The 20 Classic Cocktail Recipes You Need To Be Your Own Bartender
Drinking at home doesn't just have to mean cracking open a cold one.
Enjoying a nice cocktail is the kind of experience that shouldn’t have a high bar for entry. Knowing how to decode a wine menu, or how to parse through the jargon on the chalkboard of a craft beer bar, can be daunting. (So much vocabulary and geography and terroir and tasting notes to memorize! Yeesh, just gimme a house white already.) But cocktails? Cocktails should be easy and approachable, not intimidating. After all, there’s much more room on the spectrum to find something that tickles your fancy. From sweet to sour to bitter, from sip-it-all-day low ABV to knock-you-on-your-ass strong—if you’re an imbiber, there’s a cocktail out there for you. The best way to learn Your Order™ is to take a little tour of all of the classic cocktails that every bartender worth their salt will know how to make. Is your go-to order before dinner a classic gin martini, or something a little more practical as an aperitif, like a Negroni? Is your preferred night-out-on-the-town beverage an easy-going Paloma or a friendly gin and tonic? If you want to sip on something all day long and still keep your wits about you, are you mixing up a michelada or some Pimm’s cup? If you keep a well-stocked bar, you should have what you need to make just about any one of these classic cocktails, and your party hosting skills will vastly improve once you’ve committed some more of these old stand-bys to memory. We rounded up our versions of classic cocktails—plus a few creative riffs—to help you find your new signature drink. Cheers!
Regular London dry gin does the job for a classic martini, if you’re not into cannabis-infused liquor. (But if you are—we’ve got a new book coming out with plenty more cocktails for you!) And please, no shaking! Stir that baby up so your ice chills the liquor, but doesn’t water it down too much.
A good vodka martini is just begging for a garnish of a salty, briny olive, so why not lean into those flavors and throw in some samphire sprigs that taste like the sea?
People who are true stewards of the methodic art of making a mint julep literally wax poetic about this classic cocktail, and for good reason—this is one utterly refreshing drink, and you should have it in your cocktail repertoire.
Want to bring the alcohol content of your julep down a bit for all-day-long sippability? A few splashes of lemonade will do the trick.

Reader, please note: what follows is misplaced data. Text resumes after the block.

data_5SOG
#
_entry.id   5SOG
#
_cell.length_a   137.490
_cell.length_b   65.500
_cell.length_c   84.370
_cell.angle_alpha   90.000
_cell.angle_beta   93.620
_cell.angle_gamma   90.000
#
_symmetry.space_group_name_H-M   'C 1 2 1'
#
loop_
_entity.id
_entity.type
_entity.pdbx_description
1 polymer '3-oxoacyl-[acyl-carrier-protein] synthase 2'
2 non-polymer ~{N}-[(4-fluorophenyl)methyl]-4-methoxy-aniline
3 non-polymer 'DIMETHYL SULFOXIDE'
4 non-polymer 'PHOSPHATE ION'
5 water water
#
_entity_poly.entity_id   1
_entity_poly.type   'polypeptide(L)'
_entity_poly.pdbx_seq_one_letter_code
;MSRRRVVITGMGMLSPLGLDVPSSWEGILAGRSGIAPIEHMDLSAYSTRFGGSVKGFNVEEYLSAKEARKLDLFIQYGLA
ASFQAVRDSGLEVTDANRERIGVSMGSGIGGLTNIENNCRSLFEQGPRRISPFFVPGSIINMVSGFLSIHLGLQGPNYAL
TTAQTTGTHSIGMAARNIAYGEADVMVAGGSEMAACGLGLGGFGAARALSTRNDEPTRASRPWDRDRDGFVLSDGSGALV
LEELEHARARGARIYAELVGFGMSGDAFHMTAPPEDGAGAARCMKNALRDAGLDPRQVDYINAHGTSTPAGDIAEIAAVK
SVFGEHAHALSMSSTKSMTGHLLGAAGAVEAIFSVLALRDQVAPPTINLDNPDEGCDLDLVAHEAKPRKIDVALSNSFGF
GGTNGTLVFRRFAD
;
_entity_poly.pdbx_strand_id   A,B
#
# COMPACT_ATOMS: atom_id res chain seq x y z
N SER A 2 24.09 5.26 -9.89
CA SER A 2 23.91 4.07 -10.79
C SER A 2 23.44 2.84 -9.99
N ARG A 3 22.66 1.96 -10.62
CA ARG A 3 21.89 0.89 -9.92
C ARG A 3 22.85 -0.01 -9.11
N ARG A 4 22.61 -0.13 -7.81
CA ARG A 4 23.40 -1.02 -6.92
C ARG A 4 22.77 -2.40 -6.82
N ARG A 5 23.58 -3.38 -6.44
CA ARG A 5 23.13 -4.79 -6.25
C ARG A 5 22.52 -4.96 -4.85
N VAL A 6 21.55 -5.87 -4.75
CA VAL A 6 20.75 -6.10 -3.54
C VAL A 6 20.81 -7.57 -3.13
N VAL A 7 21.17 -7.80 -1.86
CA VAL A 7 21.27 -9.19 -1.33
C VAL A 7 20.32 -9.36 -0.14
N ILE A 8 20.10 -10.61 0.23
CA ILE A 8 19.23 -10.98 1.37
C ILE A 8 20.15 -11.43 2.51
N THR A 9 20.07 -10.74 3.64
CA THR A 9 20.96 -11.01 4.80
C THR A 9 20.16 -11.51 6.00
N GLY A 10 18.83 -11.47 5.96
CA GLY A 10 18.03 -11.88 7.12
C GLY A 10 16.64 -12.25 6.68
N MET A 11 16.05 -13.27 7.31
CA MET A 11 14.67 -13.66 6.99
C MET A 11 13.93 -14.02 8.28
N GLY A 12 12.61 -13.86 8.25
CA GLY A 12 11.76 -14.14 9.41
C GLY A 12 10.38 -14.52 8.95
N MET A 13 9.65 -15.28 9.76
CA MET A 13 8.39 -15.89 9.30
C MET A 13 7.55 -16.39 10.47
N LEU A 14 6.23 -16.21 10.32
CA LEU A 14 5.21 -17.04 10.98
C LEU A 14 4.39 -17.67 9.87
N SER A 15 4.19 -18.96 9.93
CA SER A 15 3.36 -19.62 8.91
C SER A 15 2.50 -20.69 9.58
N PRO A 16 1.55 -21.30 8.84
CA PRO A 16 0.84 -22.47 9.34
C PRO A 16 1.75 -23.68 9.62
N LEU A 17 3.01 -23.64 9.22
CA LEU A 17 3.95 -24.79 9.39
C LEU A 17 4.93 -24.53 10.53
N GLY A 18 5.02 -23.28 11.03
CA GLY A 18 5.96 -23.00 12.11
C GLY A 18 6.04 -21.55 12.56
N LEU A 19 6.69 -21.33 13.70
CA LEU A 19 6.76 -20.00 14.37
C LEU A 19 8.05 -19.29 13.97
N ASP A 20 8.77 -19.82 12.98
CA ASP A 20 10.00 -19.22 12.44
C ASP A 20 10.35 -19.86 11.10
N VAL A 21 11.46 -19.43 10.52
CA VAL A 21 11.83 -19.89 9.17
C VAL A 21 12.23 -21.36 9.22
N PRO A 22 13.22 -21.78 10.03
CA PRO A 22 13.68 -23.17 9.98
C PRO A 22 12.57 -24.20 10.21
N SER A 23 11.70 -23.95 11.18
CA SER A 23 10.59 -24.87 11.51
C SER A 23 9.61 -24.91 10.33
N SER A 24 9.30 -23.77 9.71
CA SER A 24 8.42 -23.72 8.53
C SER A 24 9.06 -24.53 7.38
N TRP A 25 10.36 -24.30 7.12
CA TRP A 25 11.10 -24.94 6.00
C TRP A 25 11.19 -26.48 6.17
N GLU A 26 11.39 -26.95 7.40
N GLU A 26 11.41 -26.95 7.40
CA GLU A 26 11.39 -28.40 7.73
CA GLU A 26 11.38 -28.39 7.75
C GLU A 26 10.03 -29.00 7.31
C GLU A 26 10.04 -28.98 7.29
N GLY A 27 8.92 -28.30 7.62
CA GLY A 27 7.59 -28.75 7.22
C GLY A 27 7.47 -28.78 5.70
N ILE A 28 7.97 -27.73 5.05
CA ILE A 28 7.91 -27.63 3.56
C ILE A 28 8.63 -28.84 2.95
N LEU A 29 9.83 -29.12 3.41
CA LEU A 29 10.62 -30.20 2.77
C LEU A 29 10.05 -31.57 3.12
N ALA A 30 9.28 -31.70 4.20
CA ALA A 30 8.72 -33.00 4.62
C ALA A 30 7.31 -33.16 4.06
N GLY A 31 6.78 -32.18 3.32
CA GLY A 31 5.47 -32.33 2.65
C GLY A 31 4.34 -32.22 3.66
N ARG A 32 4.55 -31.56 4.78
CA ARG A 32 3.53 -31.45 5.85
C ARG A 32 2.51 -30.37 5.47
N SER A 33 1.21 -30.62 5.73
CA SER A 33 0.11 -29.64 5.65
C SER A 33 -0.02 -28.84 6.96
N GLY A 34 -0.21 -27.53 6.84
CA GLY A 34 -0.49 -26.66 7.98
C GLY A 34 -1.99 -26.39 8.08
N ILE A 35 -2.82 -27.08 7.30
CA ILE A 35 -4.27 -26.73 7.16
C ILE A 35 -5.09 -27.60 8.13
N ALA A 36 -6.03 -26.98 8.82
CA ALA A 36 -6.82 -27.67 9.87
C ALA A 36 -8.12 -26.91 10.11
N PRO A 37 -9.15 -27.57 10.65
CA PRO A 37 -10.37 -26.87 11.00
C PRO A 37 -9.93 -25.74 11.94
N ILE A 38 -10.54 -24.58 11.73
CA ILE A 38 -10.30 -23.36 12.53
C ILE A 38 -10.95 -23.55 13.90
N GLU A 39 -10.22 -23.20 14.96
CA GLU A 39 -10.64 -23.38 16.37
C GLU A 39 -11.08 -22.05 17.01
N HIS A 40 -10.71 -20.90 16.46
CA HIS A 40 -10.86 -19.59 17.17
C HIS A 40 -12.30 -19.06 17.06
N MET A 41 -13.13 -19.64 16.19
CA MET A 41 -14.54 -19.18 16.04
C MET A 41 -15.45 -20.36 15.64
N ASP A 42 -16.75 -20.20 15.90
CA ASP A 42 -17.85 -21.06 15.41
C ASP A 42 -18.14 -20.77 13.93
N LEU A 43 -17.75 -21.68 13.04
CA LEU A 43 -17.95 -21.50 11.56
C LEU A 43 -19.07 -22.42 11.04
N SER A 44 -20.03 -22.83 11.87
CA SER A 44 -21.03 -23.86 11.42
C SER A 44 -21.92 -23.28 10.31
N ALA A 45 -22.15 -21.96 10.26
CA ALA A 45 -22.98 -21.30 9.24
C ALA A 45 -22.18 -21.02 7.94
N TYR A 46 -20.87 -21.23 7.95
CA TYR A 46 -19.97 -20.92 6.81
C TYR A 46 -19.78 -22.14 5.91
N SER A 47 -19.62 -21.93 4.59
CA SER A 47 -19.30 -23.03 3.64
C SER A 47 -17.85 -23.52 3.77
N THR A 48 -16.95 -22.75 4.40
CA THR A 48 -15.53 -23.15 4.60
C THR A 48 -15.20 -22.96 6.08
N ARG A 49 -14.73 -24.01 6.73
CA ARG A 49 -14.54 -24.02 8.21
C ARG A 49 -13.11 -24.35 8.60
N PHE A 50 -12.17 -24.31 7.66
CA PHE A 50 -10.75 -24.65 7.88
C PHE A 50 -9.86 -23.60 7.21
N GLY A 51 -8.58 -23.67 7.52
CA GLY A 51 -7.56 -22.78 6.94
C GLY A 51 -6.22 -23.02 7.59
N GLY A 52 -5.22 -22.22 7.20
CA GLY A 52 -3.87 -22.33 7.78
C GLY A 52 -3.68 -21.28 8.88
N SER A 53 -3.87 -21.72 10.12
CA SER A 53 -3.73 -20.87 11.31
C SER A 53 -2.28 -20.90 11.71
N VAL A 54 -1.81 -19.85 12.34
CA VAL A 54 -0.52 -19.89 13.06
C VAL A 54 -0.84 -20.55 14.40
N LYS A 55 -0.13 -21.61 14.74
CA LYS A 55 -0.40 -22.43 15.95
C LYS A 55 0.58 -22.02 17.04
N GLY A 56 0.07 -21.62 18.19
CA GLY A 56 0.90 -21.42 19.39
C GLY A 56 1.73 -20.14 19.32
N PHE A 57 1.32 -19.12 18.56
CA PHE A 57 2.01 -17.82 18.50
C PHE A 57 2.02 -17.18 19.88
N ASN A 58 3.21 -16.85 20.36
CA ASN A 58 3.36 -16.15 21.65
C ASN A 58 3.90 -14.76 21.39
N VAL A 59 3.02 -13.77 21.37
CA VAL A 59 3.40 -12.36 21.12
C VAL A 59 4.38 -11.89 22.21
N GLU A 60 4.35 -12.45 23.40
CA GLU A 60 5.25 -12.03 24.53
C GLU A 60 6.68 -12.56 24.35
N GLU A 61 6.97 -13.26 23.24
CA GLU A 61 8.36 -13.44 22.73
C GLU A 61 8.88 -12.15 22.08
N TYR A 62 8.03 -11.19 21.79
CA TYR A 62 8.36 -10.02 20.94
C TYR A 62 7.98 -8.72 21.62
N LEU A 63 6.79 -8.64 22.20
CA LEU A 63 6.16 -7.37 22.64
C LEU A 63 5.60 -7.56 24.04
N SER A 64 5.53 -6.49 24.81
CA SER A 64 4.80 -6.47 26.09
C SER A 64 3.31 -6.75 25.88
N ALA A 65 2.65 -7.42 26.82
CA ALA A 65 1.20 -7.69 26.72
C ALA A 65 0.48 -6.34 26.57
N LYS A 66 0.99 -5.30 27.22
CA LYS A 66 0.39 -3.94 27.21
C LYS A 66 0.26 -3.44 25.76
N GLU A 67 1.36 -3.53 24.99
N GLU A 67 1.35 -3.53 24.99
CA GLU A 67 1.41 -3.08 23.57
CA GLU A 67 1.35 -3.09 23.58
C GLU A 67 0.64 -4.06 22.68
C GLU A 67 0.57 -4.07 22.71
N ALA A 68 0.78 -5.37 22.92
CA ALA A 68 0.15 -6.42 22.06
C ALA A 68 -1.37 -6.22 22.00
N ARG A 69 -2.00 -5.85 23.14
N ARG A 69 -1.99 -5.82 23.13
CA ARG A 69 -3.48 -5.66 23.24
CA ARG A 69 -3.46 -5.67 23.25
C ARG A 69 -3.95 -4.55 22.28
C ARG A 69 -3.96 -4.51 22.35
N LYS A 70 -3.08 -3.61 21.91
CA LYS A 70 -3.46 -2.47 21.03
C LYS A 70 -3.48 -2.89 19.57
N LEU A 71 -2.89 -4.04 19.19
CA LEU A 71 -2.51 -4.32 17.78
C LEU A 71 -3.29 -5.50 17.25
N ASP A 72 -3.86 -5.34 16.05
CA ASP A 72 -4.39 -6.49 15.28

While a traditional mojito calls for white rum, the sweetness of a Manzanilla sherry takes its place quite nicely in this riff from London bartender Sam Clements.
One of the easiest but most crucial cocktails you could possibly learn. Negronis are the ideal before-dinner drink, for when all of your dinner party guests are mingling and looking to work up an appetite. Always garnish with a citrus peel. (Lemon, orange or grapefruit all work.)
If you’re garnishing your Manhattan with the kind of Maraschino cherry that Mr. Softee would use on an ice cream sundae, you’re doing it wrong. Spring for the good ones, the Luxardo cherries in syrup, for a noticeable improvement.
If you thought all daiquiris came out of a plastic jug and were a color not found in nature, your cocktail game needs to graduate from the frat house. A true daiquiri should have good white rum, fresh squeezed lime juice, a little bit of sugar, and nothing else.
Even this New Orleanian perennial favorite uses real watermelon puree to get a perfect blush-pink color for another riff on this classic.
Want to become the party guest that always gets invited back? Bring a pitcher of homemade margaritas—sweetened just-so with a touch of agave nectar—and you’ll be a shoo-in.
Looking for something a little more low-key than a margarita? Its spunky, refreshing little sister, the paloma, is here for you with plenty of fresh grapefruit juice and a splash of soda water to keep it low ABV.
This San Francisco classic has a rich, fascinating history, but what’s most important is that it’s light, fruity, and a true crowd pleaser.
Most folks think of a gimlet as a gin or vodka drink, but with all of that lime juice and simple syrup, it makes perfect sense to switch it up and try it with tequila.
It hardly needs a recipe, but suffice it to say that, if you’re not prepared to serve a gin and tonic, your bar prep game needs some work.
We’re pretty sure Snoop didn’t need a recipe for gin ‘n’ juice, but hey, if you put a little more effort in to this version, you’ve got a big-batch cocktail that’s ready for a full night of kicking back.
When it comes to Bloody Marys, everybody’s got an opinion. Cut out all the whining at your next brunch and just let everyone customize their drink to their heart’s content.
Lots of people try to call a Michelada a “Mexican Bloody Mary,” but they're wrong (and the comparison doesn't do it justice). With plenty of light beer, plus a touch of tomato juice, Worcestershire sauce, and hot sauce, this is way more refreshing and rejuvenating for the morning after a long night out.
The Brits are quite good at marathon drinking, and this is their secret: Pimm’s Cup. A low ABV sipping drink, loaded with fruits and cucumbers that presumably help you stay hydrated but also serve as a nice little snack.
If you’re looking for an Irish coffee recipe more significant than “add a shot of Jameson to your Starbucks latte,” then look no further than this version from the geniuses behind The Dead Rabbit in New York City.
A French 75 is a true luxury of a cocktail, that's best sipped while enjoying an equally decadent meal. Infuse your dry gin with a bit of cannabis for a truly indulgent experience. (But it tastes just as good without it.)
- Bloody Mary
- Old Fashioned